So I'm actually liking the Danny character a lot. (Well, except for the badly done somersault.) And I think the actor playing him (whom I've not seen before) is very good; it's quite a subtle, nuanced performance. That's important when playing opposite Capaldi's manic intensity and Coleman's eyelash-fluttering flirting.

I quite like the Doctor's regular little insults - it seems like realistic banter of the sort that you might get in a workplace between a senior person and a junior person who are actually really good friends.

Edited at 2014-10-03 09:48 pm (UTC)
Young Geoffreyed_rex on October 4th, 2014 06:42 am (UTC)
State vs public
Too tired to argue (or agree) re the show, but I have to pipe up regarding your comment that, "... the BBC is a state broadcaster". This might sound like a quibble, but (as I, a Canadian with our own CBC, understand it) the Beeb is a public broadcaster, not a state broadcaster.

The former (at least in theory; obviously there's going to be tensions) serves the public good, while the latter serves the regime.

My view from across the pond is that, while the BBC is far from perfect, it is certainly not just a propaganda machine for 10 Downing Street.
louisedennislouisedennis on October 4th, 2014 04:50 pm (UTC)
Re: State vs public
Point taken, though the way philmophlagm has phrased it, he clearly means the latter rather than the former.

Incidentally, I'm interested that you have liked three of this season's episodes on first watch only to revise your opinion (to a greater or lesser extent) on the second. I've no real interest in rewatching the episodes so close to a first viewing, so I don't know how I would react to a second watch. But I was wondering if you felt Moffat's problem, this season, is its all about the sugar-rush of instant viewing with nothing to follow through on.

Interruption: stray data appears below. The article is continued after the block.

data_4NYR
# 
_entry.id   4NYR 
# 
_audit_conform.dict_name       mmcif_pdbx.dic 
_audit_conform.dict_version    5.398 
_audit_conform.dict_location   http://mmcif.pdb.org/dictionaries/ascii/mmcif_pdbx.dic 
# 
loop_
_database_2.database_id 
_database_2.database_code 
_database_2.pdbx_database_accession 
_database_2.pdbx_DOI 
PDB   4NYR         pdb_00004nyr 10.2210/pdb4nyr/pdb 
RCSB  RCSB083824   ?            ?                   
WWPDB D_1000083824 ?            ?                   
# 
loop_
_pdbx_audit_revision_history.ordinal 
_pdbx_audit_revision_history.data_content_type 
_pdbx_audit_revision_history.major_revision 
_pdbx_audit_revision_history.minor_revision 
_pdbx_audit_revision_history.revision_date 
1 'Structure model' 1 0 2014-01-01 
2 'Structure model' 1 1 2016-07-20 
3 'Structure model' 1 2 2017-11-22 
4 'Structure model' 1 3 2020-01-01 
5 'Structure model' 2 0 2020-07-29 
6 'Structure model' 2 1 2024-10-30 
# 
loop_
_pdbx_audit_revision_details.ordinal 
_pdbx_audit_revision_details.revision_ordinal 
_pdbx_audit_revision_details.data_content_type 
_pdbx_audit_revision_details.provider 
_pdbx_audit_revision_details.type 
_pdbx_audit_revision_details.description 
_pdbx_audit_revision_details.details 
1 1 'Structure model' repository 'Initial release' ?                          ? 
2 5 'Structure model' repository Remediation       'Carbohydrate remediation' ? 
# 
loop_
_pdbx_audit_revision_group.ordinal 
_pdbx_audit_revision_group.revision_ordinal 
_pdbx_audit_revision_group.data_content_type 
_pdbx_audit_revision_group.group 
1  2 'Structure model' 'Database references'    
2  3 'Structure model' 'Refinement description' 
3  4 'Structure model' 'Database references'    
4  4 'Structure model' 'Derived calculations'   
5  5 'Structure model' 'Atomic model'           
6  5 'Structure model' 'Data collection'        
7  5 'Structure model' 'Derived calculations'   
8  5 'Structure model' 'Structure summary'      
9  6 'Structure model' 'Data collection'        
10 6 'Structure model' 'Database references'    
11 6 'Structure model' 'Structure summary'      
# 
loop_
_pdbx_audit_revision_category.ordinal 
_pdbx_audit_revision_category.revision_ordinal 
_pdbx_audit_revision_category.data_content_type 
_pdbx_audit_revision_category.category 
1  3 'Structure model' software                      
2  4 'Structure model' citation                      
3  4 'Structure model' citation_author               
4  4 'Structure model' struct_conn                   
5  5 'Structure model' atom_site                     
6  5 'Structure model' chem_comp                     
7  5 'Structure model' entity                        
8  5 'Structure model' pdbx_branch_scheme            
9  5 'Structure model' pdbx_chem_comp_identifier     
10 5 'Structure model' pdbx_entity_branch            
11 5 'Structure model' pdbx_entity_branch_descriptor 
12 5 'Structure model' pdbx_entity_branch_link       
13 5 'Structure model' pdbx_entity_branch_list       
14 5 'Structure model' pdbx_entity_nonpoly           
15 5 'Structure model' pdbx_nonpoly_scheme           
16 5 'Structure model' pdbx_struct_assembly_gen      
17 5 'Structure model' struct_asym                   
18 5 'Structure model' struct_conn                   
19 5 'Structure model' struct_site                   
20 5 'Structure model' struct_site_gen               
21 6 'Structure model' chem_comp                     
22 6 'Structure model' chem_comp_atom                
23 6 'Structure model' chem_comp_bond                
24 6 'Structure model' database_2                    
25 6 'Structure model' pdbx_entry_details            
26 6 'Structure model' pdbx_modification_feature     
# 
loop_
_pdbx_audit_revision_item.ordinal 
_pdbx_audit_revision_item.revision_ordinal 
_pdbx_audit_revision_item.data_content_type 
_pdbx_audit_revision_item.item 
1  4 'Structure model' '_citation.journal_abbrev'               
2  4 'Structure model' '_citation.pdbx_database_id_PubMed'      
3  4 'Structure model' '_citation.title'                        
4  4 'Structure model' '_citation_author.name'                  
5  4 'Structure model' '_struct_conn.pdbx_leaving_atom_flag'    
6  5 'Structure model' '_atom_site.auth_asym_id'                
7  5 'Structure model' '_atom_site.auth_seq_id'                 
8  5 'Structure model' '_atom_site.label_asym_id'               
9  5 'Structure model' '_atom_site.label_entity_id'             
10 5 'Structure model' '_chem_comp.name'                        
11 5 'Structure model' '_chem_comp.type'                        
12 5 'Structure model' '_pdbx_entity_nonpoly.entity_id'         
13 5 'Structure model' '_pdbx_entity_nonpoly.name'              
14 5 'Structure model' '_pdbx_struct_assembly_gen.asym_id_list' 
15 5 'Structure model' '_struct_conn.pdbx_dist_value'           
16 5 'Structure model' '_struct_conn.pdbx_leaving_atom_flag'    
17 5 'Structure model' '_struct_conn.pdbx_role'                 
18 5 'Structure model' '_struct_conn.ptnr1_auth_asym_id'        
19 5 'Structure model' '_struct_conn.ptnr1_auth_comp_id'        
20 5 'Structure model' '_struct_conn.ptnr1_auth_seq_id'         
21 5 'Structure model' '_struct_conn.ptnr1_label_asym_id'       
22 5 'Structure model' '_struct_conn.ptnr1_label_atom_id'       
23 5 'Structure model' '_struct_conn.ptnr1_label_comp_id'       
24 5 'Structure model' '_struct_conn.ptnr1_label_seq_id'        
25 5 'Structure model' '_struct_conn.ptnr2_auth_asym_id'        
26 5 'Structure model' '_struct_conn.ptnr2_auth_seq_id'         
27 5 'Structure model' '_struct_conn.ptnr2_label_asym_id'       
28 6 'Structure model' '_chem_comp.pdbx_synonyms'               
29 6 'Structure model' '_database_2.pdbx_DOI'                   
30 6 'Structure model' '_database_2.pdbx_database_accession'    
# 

Young Geoffreyed_rex on October 9th, 2014 01:43 am (UTC)
Re: State vs public
To tell you the truth, I think my changes of opinion have more to do with being tired, in combination with my innate optimism, than with anything about the material itself. I typically watch the show after an 11 or 12 hour shift at work. Combine that with more than a half-hour bike ride each way and the general life leaves me kind of punch-drunk.

Although, he is still good with individual scenes, so maybe there's something to that "sugar-rush" you referred to.
louisedennislouisedennis on October 4th, 2014 04:47 pm (UTC)
Yes, the thought had occurred to me that it must be very distressing for any children of soldiers - let alone children of dead soldiers of which I'm sure there are a fair few in the country at the moment. I do think it must be going somewhere but I am a bit worried that where it's going is a "not all soldiers are bad" moment which is trite and wouldn't be necessary if a false conflict hadn't been set up in the first place. We shall see.

I'm glad I'm not the only one who likes Danny. Sir Gawaine, over on FB, seems to actively want him bumped off and boji's meta seems to feel he is the weak link in the trio.

I'm interested that you are reading the banter differently. It feels actively unpleasant to me at times in a way the Doctor's interactions with previous companions (bar Peri in the first Baker season - they notably toned it down in the second) have not, even when he's been insulting them.